Kudos to the Bevin administration for not fighting at least one decision by Franklin Circuit Judge Phillip Shepherd.
The Energy and Environment Cabinet's decision not to appeal a ruling that Shepherd made earlier this year restores critical protections for the public against toxic waste from coal-fired power plants.
Rather than try to defend an indefensible permitting change that had been dictated by electric utilities, Secretary Charles Snavely and the cabinet now are working with stakeholders — all stakeholders, not just the utilities — to update regulations in response to changes in federal law.
Involving stakeholders in decisions — from environmental rules to public pensions — has often been productive. The administration should try it more often.
Gov. Matt Bevin has repeatedly attacked Shepherd, who, because state government disputes are litigated in Franklin Circuit Court, has presided over a number of challenges to our inflammable governor.
Kentuckians can be glad that Bevin's grudge didn't carry over to Shepherd's power plant ruling. The cabinet's decision not to appeal restores two important protections that the administration had eliminated: The public's right to be notified of and participate in decisions about where and how utilities build landfills to hold toxic leftovers from coal combustion. Also, pre-construction review of such landfill plans by state experts.
You may recall that in late 2016, the Bevin administration enacted a radical reversal of the permitting process for disposing of power plant waste. At the time, Tom FitzGerald, director of the Kentucky Resources Council, called it "the most reckless regulatory program" he had seen, a sobering superlative.
Kelley Leach, a Trimble County resident who owns property and lives near where Louisville Gas & Electric is building a coal ash landfill, was the plaintiff in the lawsuit filed by FitzGerald. The defendants included Snavely and LG&E.
The rule would have eliminated public notice and front-end review by state environmental officials of the design of landfills for coal combustion waste. Reversing the cabinet's earlier stance, the Bevin administration eliminated the technical reviews at the same time that the federal government tightened coal ash regulations.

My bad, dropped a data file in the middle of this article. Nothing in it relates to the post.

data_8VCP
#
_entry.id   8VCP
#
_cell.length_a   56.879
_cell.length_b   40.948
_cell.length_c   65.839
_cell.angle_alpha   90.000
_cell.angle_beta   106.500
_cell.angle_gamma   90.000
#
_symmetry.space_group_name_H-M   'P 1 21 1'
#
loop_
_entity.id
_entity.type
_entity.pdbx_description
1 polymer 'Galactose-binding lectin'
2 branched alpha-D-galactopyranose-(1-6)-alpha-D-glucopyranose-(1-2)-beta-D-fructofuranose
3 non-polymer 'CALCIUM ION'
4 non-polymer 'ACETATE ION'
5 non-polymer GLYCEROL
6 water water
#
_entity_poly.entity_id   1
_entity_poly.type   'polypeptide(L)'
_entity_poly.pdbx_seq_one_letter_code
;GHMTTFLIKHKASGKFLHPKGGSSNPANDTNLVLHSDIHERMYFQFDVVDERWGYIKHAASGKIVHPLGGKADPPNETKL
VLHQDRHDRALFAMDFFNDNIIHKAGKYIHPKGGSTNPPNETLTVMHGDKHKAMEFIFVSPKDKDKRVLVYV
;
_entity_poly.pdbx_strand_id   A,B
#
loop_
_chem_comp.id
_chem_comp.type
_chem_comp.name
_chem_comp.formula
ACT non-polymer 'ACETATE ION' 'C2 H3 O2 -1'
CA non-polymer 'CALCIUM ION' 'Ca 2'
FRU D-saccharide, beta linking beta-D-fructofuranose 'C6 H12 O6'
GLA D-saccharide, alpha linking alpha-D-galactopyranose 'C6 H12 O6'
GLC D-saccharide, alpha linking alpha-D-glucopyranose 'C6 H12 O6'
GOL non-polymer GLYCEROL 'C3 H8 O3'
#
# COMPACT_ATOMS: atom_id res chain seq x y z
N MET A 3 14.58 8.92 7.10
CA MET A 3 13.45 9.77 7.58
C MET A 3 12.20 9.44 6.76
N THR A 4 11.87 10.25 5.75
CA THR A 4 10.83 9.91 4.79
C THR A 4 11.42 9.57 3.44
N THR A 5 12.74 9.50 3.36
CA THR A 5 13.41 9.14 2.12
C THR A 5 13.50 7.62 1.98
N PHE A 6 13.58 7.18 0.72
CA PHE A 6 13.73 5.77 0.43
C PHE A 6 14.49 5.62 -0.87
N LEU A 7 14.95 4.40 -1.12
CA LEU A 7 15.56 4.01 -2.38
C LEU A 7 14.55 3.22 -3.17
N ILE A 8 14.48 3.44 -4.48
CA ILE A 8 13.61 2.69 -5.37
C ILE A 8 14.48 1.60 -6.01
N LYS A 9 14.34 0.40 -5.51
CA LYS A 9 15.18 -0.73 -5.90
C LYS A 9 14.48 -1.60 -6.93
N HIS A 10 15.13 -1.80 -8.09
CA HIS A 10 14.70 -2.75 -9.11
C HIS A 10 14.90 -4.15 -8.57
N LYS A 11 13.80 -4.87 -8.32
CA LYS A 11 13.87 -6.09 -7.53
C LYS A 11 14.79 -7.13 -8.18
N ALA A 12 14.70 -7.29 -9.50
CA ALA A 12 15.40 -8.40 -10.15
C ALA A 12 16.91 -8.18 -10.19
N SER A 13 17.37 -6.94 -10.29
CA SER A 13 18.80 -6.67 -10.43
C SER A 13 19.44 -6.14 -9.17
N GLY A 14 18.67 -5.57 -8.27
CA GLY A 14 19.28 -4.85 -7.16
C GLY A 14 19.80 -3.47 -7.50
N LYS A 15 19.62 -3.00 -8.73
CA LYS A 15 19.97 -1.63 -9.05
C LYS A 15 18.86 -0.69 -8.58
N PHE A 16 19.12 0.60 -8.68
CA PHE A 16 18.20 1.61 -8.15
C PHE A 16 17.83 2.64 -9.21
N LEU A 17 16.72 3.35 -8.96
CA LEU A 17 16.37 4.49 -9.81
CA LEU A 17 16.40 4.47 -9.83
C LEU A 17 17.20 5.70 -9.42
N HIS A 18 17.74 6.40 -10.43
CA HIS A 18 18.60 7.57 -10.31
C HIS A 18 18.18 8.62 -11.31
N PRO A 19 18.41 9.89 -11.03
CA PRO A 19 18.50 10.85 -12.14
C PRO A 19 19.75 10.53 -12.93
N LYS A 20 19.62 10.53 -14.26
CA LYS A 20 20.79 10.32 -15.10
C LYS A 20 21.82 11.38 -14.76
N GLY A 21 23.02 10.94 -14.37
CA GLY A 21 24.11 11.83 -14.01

Failing to catch flaws in the design would have cost electricity consumers if state officials later found that leaking or unstable landfills had to be rebuilt. The utilities would have passed on such costs to their customers — not to mention the risks to the environment and neighbors. "The self-policing approach," Shepherd wrote in his Jan. 31 ruling, was "literally an accident waiting to happen," adding that "only the short term economic interest of the utility industry" would have been served "to the detriment of the public."
While no new coal-fired power plants are in Kentucky's future, the state will depend on existing coal plants for decades, and those plants will continue to produce tons of waste containing contaminants such as mercury, cadmium and arsenic that can pollute the water and air and harm human health.
The collapse of a TVA waste impoundment in Kingston, Tenn. almost 10 years ago set the federal rule change in motion. The cleanup cost was $3 billion. In response, the U.S. Environmental Protection Agency developed the first federal regulations on the disposal of coal waste from power plants.
The new rules call for ending coal ash disposal in surface impoundments, which means more coal combustion waste will be going into landfills. Weakening state oversight as utilities design and build new landfills never made sense. If anything, as Shepherd wrote, more extensive technical rules should require "additional oversight to ensure compliance."